Despite delays in the rollout of a cyber security program that is meant to provide greater visibility and security of federal networks, so far the Continuous Diagnostics and Mitigation (CDM) program is making progress, industry officials told a House panel on Wednesday.

The initial phase of the CDM program began in Jan. 2013 with tools to help federal agencies better understand what is on their networks and the second phase kicked off in June 2016 with tools to manage who is on the networks.iStock Cyber Lock

“The CDM program has made significant progress over the last several years in providing federal agencies with capabilities that identify cyber security risk on an ongoing basis, prioritize those risks based on potential impacts, and enable cyber security personnel to mitigate the most significant threats first,” Frank Dimina, vice president of Federal for the cyber security software firm Splunk, Inc., told the House Homeland Security Subcommittee on Cybersecurity and Infrastructure Protection.

There are four phases to the CDM program. The third phase is in procurement cycle and involves tools for understanding what is on federal networks. Requirements are still be developed for a fourth phase “but DHS has indicated that it will focus on how data is protected through technologies such as micro-segmentation, digital rights management, and other advanced data protections,” Gregg Mossburg, senior vice president for Strategic Operations at the U.S. federal business of Canada’s CGI Group [GIB] said at the hearing to examine the program.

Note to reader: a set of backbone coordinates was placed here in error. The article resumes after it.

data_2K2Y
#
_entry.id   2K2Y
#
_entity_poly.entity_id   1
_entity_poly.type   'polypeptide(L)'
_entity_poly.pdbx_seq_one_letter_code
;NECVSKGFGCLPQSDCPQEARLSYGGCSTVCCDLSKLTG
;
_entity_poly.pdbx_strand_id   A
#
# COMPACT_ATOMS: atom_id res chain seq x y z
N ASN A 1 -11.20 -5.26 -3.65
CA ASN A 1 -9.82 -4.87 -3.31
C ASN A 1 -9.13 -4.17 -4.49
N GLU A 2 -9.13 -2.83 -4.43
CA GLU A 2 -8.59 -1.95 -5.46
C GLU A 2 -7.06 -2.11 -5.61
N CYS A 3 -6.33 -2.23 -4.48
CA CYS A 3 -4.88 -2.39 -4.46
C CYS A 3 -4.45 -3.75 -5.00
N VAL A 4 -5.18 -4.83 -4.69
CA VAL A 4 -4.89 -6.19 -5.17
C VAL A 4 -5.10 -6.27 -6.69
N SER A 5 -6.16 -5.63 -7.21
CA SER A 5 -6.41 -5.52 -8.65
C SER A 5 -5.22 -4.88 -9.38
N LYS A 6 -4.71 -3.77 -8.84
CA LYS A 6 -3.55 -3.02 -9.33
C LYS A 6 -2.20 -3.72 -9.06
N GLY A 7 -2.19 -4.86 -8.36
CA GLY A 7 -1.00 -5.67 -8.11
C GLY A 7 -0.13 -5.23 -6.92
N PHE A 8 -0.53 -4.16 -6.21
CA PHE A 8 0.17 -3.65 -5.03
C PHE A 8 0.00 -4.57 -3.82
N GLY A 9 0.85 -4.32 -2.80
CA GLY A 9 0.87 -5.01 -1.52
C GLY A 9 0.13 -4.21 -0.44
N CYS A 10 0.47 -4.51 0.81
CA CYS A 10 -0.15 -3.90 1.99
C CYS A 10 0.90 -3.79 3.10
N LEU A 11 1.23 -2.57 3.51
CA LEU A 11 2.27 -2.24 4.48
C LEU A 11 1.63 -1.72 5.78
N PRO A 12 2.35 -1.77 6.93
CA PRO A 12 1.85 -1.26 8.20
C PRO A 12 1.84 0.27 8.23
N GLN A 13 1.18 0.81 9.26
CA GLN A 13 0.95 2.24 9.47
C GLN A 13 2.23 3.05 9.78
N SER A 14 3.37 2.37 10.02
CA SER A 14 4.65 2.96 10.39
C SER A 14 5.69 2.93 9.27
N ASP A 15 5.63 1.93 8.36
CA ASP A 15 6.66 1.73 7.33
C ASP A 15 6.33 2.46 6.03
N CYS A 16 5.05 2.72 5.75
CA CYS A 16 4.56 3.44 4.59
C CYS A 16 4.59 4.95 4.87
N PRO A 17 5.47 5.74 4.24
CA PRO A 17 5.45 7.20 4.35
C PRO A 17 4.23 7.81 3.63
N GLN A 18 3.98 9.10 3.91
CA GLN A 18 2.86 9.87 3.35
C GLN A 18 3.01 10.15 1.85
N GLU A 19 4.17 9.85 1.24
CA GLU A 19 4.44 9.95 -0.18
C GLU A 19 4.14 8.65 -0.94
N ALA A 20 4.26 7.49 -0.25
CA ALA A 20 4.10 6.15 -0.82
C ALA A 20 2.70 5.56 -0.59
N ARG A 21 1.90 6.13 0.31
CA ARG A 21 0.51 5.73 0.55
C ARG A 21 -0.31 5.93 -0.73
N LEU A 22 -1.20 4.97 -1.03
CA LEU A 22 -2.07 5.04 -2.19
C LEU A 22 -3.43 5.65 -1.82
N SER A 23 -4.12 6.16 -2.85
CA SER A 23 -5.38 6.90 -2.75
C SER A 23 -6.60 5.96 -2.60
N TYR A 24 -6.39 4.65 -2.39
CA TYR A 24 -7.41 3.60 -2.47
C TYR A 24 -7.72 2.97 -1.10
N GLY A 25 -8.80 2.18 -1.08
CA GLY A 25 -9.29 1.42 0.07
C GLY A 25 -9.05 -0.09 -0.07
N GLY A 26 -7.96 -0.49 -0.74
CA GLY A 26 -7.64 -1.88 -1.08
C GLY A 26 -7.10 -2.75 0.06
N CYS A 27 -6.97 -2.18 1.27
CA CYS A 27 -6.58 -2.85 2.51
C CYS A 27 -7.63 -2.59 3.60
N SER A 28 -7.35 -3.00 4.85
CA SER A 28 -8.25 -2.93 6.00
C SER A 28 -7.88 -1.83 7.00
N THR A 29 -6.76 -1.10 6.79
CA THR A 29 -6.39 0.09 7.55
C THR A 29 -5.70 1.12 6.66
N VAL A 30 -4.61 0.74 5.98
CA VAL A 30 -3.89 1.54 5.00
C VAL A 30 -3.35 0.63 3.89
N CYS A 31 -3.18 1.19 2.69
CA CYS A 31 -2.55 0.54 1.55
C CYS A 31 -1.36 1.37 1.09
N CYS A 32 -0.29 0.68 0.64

The Department of Homeland Security (DHS) is managing the CDM program and works with federal civilian departments and agencies to deploy the appropriate tools to meet their needs.

Dimina said the Phase One deployments have allowed some federal agencies to identity endpoints on their networks and uncover additional endpoints that they didn’t know about.

“As a result, those agencies are now carrying out efforts to bring those endpoints into the program,” he said.

Still, Trey Hodgkins, senior vice president for Public Sector at the Information Technology Alliance for Public Sector, told the panel that “we do not believe the government has total visibility into the assets it possesses on its networks and systems,” adding, it doesn’t “understand everything it owns.” He recommended that agencies should “keep track” of the assets it buys and deploy as “it buys them.” He said the government’s current procurement systems don’t inventory the things it buys.

Dimina said that “continuous monitoring should be looked at as a journey, not a destination,” adding that even though “visibility is not complete, but there’s a solid foundation for a cyber security program here.”

In addition to the various tools that inventory, manage network privileges and monitor network traffic, the CDM program includes agency and federal dashboards.

Rep. Cedric Richmond (D-La.), the ranking member on the subcommittee, said in his prepared remarks that currently 20 agencies have deployed internal dashboards and two are connected to the federal dashboard. He said that in February, all 24 departments and agencies targeted by DHS will be connected to the federal dashboard.

“As more agencies connect to the federal dashboard, DHS will have greater visibility across federal networks and will be better positioned to identify and mitigate malicious activity, including complex, coordinated attacks,” Richmond said.